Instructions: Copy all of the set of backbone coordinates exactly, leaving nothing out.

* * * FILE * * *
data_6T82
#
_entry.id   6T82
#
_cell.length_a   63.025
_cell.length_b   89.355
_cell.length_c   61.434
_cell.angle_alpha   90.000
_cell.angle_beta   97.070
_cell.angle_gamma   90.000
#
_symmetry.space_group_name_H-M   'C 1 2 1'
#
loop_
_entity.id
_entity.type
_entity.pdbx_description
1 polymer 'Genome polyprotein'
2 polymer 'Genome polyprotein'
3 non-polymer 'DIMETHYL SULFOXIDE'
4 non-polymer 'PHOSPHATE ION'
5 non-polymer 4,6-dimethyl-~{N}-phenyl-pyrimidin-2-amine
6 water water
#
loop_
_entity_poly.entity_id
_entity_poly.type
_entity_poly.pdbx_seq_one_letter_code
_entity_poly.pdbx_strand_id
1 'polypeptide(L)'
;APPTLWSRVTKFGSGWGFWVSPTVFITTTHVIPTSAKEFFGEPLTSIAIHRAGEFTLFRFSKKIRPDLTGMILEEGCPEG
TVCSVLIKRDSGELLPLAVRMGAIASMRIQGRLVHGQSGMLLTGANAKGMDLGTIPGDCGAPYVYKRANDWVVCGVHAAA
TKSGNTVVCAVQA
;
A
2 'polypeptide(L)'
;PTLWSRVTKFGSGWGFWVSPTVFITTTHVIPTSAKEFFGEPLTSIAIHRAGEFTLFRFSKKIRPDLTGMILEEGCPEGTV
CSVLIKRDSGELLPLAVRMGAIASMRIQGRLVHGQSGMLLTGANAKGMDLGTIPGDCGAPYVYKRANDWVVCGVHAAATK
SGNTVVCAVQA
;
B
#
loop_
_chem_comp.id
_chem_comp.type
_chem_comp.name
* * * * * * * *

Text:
data_6T82
#
_entry.id   6T82
#
_cell.length_a   63.025
_cell.length_b   89.355
_cell.length_c   61.434
_cell.angle_alpha   90.000
_cell.angle_beta   97.070
_cell.angle_gamma   90.000
#
_symmetry.space_group_name_H-M   'C 1 2 1'
#
loop_
_entity.id
_entity.type
_entity.pdbx_description
1 polymer 'Genome polyprotein'
2 polymer 'Genome polyprotein'
3 non-polymer 'DIMETHYL SULFOXIDE'
4 non-polymer 'PHOSPHATE ION'
5 non-polymer 4,6-dimethyl-~{N}-phenyl-pyrimidin-2-amine
6 water water
#
loop_
_entity_poly.entity_id
_entity_poly.type
_entity_poly.pdbx_seq_one_letter_code
_entity_poly.pdbx_strand_id
1 'polypeptide(L)'
;APPTLWSRVTKFGSGWGFWVSPTVFITTTHVIPTSAKEFFGEPLTSIAIHRAGEFTLFRFSKKIRPDLTGMILEEGCPEG
TVCSVLIKRDSGELLPLAVRMGAIASMRIQGRLVHGQSGMLLTGANAKGMDLGTIPGDCGAPYVYKRANDWVVCGVHAAA
TKSGNTVVCAVQA
;
A
2 'polypeptide(L)'
;PTLWSRVTKFGSGWGFWVSPTVFITTTHVIPTSAKEFFGEPLTSIAIHRAGEFTLFRFSKKIRPDLTGMILEEGCPEGTV
CSVLIKRDSGELLPLAVRMGAIASMRIQGRLVHGQSGMLLTGANAKGMDLGTIPGDCGAPYVYKRANDWVVCGVHAAATK
SGNTVVCAVQA
;
B
#
loop_
_chem_comp.id
_chem_comp.type
_chem_comp.name